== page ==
Daily 49er

Our View: Bottleneck courses hinder a student’s ability to graduate

Advertisement

Hang on for a minute...we're trying to find some more stories you might like.


Email This Story






Print Friendly, PDF & Email

Students, beware: registration appointments are lurking.

As students prepare to select classes for next semester, those who need to take bottleneck courses, classes that are needed for graduation but are often filled quickly, may find themselves struggling.

According to the Long Beach Press-Telegram, the Cal State University has 1,294 bottleneck courses throughout its 23-campus system.

Reasons for the high number of bottleneck courses include a lack of veteran professors and high enrollment demands, according to the Press-Telegram.

In addition, students retaking courses they had previously failed and insufficient lab space are reasons for the high bottleneck course numbers.

Approximately 36 percent of all bottleneck courses are in the science, technology, engineering and math (STEM) fields, according to the Press-Telegram.

How can students graduate on-time when courses necessary for graduation are being filled so quickly?

Given that graduation rates are linked to a student’s ability to successfully complete bottleneck courses, we are concerned with the limited number of courses available.

To help students get these necessary classes, more sections of bottleneck courses should be made available, and in order to do that, more faculty — especially tenure-track faculty —  must be hired.

Instead of allowing the problem to affect more students, the state should provide more funding to the CSU to hire additional faculty.

If more faculty were hired, more sections of courses would be offered.

To combat this problem of bottleneck courses, the CSU has started offering more online courses to meet the increasing demand.

Although the online courses may help some students, we wonder if they alone can resolve the problem.

After all, online courses lack the face-to-face interaction with professors and students, which, in our opinion, could mean lower-quality courses.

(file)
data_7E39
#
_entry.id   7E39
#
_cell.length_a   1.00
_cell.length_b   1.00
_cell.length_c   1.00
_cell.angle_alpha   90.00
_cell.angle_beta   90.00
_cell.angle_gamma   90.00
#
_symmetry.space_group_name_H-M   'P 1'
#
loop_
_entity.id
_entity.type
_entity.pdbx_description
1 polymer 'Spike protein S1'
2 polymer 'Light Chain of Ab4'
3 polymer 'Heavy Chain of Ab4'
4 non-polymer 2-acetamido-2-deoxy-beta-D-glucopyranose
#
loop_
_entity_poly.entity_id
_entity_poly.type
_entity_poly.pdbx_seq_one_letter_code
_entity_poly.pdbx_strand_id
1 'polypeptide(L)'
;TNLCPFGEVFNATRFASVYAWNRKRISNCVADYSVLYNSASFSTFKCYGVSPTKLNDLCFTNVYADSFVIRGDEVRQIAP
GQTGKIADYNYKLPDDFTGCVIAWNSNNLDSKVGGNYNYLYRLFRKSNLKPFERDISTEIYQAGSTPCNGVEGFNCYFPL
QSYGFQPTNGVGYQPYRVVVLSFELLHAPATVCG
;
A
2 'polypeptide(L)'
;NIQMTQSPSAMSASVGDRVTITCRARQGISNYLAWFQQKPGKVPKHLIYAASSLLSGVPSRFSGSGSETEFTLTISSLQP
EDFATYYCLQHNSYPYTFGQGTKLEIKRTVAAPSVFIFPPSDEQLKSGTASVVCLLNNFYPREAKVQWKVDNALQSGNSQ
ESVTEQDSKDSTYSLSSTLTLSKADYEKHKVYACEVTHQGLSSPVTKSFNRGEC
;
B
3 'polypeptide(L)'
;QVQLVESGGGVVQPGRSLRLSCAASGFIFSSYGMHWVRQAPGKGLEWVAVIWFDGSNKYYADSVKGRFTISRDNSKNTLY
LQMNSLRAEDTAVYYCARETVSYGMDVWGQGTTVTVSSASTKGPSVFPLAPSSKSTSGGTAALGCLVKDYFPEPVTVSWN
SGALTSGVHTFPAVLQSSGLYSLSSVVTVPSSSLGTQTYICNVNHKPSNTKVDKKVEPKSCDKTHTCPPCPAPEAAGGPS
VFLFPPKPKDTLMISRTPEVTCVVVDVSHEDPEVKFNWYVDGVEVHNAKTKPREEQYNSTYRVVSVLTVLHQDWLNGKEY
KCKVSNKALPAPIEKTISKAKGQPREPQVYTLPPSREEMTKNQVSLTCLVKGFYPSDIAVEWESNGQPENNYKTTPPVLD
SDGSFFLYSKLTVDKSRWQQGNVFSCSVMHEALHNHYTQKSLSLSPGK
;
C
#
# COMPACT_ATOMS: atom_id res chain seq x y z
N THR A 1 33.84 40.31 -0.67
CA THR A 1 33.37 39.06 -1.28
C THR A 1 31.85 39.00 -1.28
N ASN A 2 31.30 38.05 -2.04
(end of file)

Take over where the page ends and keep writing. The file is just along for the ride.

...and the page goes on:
Students are paying thousands of dollars to attend these classes. Shouldn’t we get the best quality courses available?

Perhaps online courses can provide a temporary solution to address bottleneck courses.

But to fully eliminate the issue, the CSU needs to offer more in-person sections of these courses.

Leave a Comment

If you want a picture to show with your comment, go get a gravatar.




*

Navigate Right
Navigate Left
  • Our View: Bottleneck courses hinder a student’s ability to graduate

    Editorials

    Arming teachers misses the mark

  • Our View: Bottleneck courses hinder a student’s ability to graduate

    Editorials

    Pick a name — any name

  • Our View: Bottleneck courses hinder a student’s ability to graduate

    Editorials

    Commencement Conundrum: Lack of communication leaves students confused

  • Our View: Bottleneck courses hinder a student’s ability to graduate

    Editorials

    The Internet is in danger — but you can help

  • Our View: Bottleneck courses hinder a student’s ability to graduate

    Editorials

    CSULB must prioritize commuting students

  • Our View: Bottleneck courses hinder a student’s ability to graduate

    Editorials

    Our view: how to approach Election Day

  • Our View: Bottleneck courses hinder a student’s ability to graduate

    Columns

    Editorial: CSULB administration’s lack of transparency continues

  • Our View: Bottleneck courses hinder a student’s ability to graduate

    Columns

    The Daily 49er staff discusses their plans for Valentine’s Day

  • Our View: Bottleneck courses hinder a student’s ability to graduate

    Editorials

    Our View: Not just one answer to stop school shootings

  • Editorials

    The Daily 49er’s thoughts on the smoking ban announced by President Conoley